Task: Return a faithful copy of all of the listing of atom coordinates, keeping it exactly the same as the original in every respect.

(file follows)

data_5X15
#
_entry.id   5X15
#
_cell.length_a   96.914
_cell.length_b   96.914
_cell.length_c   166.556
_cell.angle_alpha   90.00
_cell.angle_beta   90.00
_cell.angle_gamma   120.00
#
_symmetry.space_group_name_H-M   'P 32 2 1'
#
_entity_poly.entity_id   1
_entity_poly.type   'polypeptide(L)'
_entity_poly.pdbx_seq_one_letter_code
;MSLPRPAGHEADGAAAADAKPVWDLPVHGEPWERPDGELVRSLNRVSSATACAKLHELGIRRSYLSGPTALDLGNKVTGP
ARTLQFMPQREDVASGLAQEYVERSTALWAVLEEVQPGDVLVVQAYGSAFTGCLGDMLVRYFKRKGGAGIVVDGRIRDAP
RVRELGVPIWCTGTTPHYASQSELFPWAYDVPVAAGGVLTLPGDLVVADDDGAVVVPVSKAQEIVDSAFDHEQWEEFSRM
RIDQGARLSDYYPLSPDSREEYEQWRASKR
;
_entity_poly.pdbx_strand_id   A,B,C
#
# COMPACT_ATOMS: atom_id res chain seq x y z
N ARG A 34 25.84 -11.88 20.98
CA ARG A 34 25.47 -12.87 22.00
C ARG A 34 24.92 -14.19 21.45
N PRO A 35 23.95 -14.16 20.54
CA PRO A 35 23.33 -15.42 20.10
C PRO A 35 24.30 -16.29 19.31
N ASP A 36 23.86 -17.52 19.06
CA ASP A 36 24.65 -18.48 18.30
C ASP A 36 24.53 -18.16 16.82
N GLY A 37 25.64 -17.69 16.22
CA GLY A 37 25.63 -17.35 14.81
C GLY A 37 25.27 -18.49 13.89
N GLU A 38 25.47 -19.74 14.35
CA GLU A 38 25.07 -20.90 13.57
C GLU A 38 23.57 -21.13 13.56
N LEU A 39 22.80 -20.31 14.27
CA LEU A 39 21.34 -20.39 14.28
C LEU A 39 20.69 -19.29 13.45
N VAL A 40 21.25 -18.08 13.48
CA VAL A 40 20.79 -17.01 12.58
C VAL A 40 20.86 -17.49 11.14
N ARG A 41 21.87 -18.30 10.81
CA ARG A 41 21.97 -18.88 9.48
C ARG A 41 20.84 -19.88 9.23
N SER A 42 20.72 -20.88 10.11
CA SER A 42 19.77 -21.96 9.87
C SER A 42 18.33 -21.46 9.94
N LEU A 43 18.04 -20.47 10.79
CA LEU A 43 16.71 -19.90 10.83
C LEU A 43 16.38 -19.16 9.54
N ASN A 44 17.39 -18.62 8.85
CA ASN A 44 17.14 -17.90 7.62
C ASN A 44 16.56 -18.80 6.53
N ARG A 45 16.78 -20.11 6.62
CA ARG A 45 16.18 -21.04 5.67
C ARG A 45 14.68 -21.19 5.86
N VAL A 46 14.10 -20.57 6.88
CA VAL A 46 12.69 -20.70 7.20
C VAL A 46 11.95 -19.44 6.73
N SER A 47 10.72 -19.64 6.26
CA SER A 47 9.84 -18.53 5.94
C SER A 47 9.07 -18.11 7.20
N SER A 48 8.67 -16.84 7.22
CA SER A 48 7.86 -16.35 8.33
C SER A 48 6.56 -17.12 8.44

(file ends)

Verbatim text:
data_5X15
#
_entry.id   5X15
#
_cell.length_a   96.914
_cell.length_b   96.914
_cell.length_c   166.556
_cell.angle_alpha   90.00
_cell.angle_beta   90.00
_cell.angle_gamma   120.00
#
_symmetry.space_group_name_H-M   'P 32 2 1'
#
_entity_poly.entity_id   1
_entity_poly.type   'polypeptide(L)'
_entity_poly.pdbx_seq_one_letter_code
;MSLPRPAGHEADGAAAADAKPVWDLPVHGEPWERPDGELVRSLNRVSSATACAKLHELGIRRSYLSGPTALDLGNKVTGP
ARTLQFMPQREDVASGLAQEYVERSTALWAVLEEVQPGDVLVVQAYGSAFTGCLGDMLVRYFKRKGGAGIVVDGRIRDAP
RVRELGVPIWCTGTTPHYASQSELFPWAYDVPVAAGGVLTLPGDLVVADDDGAVVVPVSKAQEIVDSAFDHEQWEEFSRM
RIDQGARLSDYYPLSPDSREEYEQWRASKR
;
_entity_poly.pdbx_strand_id   A,B,C
#
# COMPACT_ATOMS: atom_id res chain seq x y z
N ARG A 34 25.84 -11.88 20.98
CA ARG A 34 25.47 -12.87 22.00
C ARG A 34 24.92 -14.19 21.45
N PRO A 35 23.95 -14.16 20.54
CA PRO A 35 23.33 -15.42 20.10
C PRO A 35 24.30 -16.29 19.31
N ASP A 36 23.86 -17.52 19.06
CA ASP A 36 24.65 -18.48 18.30
C ASP A 36 24.53 -18.16 16.82
N GLY A 37 25.64 -17.69 16.22
CA GLY A 37 25.63 -17.35 14.81
C GLY A 37 25.27 -18.49 13.89
N GLU A 38 25.47 -19.74 14.35
CA GLU A 38 25.07 -20.90 13.57
C GLU A 38 23.57 -21.13 13.56
N LEU A 39 22.80 -20.31 14.27
CA LEU A 39 21.34 -20.39 14.28
C LEU A 39 20.69 -19.29 13.45
N VAL A 40 21.25 -18.08 13.48
CA VAL A 40 20.79 -17.01 12.58
C VAL A 40 20.86 -17.49 11.14
N ARG A 41 21.87 -18.30 10.81
CA ARG A 41 21.97 -18.88 9.48
C ARG A 41 20.84 -19.88 9.23
N SER A 42 20.72 -20.88 10.11
CA SER A 42 19.77 -21.96 9.87
C SER A 42 18.33 -21.46 9.94
N LEU A 43 18.04 -20.47 10.79
CA LEU A 43 16.71 -19.90 10.83
C LEU A 43 16.38 -19.16 9.54
N ASN A 44 17.39 -18.62 8.85
CA ASN A 44 17.14 -17.90 7.62
C ASN A 44 16.56 -18.80 6.53
N ARG A 45 16.78 -20.11 6.62
CA ARG A 45 16.18 -21.04 5.67
C ARG A 45 14.68 -21.19 5.86
N VAL A 46 14.10 -20.57 6.88
CA VAL A 46 12.69 -20.70 7.20
C VAL A 46 11.95 -19.44 6.73
N SER A 47 10.72 -19.64 6.26
CA SER A 47 9.84 -18.53 5.94
C SER A 47 9.07 -18.11 7.20
N SER A 48 8.67 -16.84 7.22
CA SER A 48 7.86 -16.35 8.33
C SER A 48 6.56 -17.12 8.44